Racing News > 2006 Texas Road Rash

Cheryl Ezzell Returns to Win Texas Road Rash
Adam Miller repeats as winner of men's race
Robert "Just the Factoids" Burnson

Five years after giving up racing, Hall of Famer Cheryl Ezzell laced up her speed skates today and won the Texas Road Rash inline marathon.

"It felt great," the 27-year-old mother of two said after today's race. "I skate mainly just for fitness now. But I got out here, tried to do my best and had fun."

In the men's race, Simmons Racing's Adam Miller was the winner for the second year in a row. His time on the six-lap road course at Old Settlers Park in Round Rock was 1 hour, 25 minutes and 28 seconds, ten minutes slower than his winning time last year. His average speed today was 19.8 mph.

Down to the Wire

The early goings of the race were punctuated by frequent attacks by members of the Team Texas speed skating team out of nearby Austin, said Randy Bowman, who finished fourth in the pro division.

Later, Miller, 23, and his teammate Ryan Chrisler took charge. They attacked a couple times but could not sustain the lead.

Finally, the race came down to a field sprint made up of about 10 pro and pro master skaters.

Miller finished three seconds ahead of Chrisler. Next came Jarrod Fischer, a 17-year-old member of last year's Junior World Team, and Andrew Zak, a 44-year-old pro master from Las Vegas.

Tough to Come Back

Ezzell, who competed under her married name (Matula), said the marathon proved a challenge for her after her years away from racing.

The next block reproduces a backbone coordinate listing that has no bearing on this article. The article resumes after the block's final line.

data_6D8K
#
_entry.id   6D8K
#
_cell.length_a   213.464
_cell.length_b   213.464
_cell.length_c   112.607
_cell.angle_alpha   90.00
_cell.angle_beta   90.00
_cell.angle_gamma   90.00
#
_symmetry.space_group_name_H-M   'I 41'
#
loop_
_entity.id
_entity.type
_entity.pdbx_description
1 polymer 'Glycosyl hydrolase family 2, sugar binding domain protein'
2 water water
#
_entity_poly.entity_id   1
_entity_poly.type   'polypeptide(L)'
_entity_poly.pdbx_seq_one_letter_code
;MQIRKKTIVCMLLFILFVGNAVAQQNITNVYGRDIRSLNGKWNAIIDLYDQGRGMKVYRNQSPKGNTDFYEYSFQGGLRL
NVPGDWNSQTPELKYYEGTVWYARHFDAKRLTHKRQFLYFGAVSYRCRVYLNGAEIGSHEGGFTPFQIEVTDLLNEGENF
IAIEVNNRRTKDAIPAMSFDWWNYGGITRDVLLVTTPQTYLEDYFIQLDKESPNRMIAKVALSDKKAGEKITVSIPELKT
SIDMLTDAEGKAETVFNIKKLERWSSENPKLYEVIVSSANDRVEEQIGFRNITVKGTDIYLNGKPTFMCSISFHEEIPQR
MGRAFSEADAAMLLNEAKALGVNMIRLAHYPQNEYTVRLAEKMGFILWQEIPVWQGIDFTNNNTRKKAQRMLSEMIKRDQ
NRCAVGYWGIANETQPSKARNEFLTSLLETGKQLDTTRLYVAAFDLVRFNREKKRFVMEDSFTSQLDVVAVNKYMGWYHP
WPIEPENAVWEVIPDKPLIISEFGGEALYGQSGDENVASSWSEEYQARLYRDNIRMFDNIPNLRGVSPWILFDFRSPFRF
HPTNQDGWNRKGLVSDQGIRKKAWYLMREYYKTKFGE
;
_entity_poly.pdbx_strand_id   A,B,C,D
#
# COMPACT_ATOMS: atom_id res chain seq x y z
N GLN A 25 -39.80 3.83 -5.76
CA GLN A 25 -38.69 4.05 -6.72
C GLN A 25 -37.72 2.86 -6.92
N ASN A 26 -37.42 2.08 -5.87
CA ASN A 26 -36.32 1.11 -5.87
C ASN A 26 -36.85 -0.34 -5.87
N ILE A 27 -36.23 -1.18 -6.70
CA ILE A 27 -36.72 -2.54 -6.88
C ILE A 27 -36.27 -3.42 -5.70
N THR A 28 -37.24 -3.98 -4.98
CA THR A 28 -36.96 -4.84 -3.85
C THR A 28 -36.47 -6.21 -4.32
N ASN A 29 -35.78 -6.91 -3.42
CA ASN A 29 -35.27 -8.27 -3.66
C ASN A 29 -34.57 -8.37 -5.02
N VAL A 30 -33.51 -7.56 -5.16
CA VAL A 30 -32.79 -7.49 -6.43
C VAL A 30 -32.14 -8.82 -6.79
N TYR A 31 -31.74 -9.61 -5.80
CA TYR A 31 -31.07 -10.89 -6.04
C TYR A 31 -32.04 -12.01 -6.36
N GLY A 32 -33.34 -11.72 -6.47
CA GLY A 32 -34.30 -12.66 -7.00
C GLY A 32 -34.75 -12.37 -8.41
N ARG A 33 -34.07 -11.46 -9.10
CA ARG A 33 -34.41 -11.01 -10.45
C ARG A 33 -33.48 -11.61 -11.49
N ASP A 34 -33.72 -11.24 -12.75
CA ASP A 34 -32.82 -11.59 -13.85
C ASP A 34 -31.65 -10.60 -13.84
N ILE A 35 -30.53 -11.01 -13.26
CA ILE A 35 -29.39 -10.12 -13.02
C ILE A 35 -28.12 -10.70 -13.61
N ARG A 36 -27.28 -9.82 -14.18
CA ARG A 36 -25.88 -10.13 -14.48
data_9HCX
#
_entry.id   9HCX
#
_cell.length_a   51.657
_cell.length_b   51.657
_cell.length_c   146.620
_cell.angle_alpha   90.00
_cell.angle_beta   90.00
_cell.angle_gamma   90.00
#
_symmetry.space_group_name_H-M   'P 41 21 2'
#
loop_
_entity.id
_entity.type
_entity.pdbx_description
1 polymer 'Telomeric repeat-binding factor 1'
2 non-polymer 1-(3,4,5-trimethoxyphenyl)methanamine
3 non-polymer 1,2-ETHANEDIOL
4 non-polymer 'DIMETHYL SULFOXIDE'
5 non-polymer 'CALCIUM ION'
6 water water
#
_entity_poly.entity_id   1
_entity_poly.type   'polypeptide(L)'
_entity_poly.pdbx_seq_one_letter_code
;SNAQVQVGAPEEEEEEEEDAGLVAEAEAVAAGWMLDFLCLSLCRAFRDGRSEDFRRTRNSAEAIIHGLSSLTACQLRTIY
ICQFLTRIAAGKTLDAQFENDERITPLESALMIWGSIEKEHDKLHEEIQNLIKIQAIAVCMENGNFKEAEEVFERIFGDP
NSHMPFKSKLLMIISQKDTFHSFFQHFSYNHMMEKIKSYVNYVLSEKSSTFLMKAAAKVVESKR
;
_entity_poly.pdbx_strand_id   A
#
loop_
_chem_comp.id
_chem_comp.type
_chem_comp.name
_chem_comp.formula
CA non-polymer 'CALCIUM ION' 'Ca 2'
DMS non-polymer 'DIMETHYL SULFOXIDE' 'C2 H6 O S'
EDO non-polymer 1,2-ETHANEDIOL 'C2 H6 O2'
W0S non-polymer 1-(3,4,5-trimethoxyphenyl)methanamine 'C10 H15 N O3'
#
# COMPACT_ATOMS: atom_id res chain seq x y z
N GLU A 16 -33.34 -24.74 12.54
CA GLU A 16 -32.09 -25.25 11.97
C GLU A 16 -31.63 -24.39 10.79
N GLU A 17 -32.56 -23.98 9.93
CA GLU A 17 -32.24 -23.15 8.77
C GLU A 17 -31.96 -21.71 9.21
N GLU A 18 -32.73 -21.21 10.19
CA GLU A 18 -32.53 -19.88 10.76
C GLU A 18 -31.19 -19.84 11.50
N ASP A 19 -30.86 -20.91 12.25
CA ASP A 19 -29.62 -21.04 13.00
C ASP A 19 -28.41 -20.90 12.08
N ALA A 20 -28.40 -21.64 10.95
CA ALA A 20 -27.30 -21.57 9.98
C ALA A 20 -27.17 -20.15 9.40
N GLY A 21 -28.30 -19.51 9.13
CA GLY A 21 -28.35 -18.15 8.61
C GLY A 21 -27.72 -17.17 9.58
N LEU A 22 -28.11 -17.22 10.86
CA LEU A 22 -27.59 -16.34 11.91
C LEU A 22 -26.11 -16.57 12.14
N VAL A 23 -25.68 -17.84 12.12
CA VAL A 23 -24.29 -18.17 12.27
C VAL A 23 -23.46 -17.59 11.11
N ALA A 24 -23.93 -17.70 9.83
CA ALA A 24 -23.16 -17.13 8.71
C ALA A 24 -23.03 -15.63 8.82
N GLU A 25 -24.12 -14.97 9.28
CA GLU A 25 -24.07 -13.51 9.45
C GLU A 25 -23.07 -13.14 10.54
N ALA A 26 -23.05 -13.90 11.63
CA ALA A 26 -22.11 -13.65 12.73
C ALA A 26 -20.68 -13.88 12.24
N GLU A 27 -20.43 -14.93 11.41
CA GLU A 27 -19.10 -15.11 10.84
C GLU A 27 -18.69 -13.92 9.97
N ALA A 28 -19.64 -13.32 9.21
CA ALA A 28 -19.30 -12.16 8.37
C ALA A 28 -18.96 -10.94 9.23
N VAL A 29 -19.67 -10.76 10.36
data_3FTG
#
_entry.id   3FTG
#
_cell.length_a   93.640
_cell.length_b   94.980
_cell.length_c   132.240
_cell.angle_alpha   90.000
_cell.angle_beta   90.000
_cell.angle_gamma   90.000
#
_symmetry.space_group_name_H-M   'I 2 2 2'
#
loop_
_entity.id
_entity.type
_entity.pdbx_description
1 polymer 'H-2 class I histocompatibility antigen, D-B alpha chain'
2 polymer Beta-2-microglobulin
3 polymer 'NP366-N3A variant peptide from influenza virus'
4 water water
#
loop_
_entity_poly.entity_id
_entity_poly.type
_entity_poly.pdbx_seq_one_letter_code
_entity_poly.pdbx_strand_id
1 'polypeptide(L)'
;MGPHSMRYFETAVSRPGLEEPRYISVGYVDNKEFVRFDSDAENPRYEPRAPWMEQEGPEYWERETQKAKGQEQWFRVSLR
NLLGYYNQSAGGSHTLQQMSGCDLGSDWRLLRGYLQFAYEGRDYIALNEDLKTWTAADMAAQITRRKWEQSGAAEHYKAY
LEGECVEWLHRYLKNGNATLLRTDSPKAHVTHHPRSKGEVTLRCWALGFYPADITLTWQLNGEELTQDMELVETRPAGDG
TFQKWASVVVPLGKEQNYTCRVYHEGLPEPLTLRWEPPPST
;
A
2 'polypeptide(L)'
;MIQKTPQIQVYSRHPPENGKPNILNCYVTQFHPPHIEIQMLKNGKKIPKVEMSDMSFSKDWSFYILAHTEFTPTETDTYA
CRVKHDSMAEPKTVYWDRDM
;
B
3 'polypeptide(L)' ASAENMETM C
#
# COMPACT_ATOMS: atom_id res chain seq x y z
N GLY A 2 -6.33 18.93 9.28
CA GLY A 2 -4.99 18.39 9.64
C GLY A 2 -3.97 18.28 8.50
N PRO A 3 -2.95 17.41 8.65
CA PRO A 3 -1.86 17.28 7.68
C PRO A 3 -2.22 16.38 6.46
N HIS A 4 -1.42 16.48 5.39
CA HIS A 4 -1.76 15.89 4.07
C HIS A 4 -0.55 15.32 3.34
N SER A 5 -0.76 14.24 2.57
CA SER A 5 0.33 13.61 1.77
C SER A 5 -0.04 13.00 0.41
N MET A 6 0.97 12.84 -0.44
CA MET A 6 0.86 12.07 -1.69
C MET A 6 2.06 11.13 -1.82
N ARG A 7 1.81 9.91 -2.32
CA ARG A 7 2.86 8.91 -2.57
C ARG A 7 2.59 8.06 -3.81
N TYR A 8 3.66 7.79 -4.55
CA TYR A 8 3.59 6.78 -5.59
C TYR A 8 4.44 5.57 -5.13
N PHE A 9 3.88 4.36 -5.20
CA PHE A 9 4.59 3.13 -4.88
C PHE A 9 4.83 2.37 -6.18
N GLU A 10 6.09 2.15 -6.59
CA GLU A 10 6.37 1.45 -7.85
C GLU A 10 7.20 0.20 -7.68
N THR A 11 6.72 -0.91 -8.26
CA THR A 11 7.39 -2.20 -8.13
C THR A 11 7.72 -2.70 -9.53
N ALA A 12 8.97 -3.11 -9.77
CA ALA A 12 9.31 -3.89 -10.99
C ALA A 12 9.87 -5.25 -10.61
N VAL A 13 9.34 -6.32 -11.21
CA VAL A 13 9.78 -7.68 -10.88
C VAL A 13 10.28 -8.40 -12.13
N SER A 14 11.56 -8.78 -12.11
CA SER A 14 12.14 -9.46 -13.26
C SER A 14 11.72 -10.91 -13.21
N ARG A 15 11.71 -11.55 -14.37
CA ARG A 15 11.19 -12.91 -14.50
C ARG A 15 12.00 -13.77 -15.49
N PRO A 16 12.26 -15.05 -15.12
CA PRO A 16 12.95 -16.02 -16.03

"It was tough," she said. "About the third lap, I wanted to quit!"

In the early laps, she was in the same pack as the second-place finisher, Natalia Solis, a member of Mexico's national team.

But eventually, she left Solis behind and finished a minute before her. "I didn't see her after the third lap," Ezzell said.

Ezzell was one of the top women U.S. speed skaters in the 1990s, winning 12 world championships. But she quit racing in 2001 to get married and have a family.

Today, she lives in Halletsville, Texas, with her two sons and works full-time as a hospice manager. She also attends classes two nights a week to become an assistant physical therapist.

"Lately," she drawls, "I've been skating just for a couple of months — just once a week, mainly just for fitness."

She said she hoped to compete in other Texas events but doubted she would be able to find the time to travel out of state.

"It feels good to get out here and try something like that again," she said.

Push from Powerslide

"I talk to Julie and Doug Glass [of Powerslide] regularly. And Julie sent me a Powerslide uniform and some wheels. So I came out here and skated."

Watching her old friend Chad Hedrick in the recent Winter Games was also an inspiration.

"The whole Olympic deal got me really pumped up," she said. "And I am hoping that all this talk of inline ... you know, Chad, Joey Cheek, Apolo Ohno, they are all inliners ... will boost the sport.

"I would just love to see the sport get into the Olympics one day or even for it just to grow again like it was in the 1990s. It died down, but it seems to be growing again."

Related reading

• Go to list of the top finishers (race results).

• Go to more Racing News.

• Go to the Beginner's Guide to Outdoor Racing

posted on March 26, 2006

Related reading

• Go to more Racing News.

• Go to list of the top finishers (race results).

Go to the Beginner's Guide to Outdoor Racing


Copyright © 2006 by Robert Burnson

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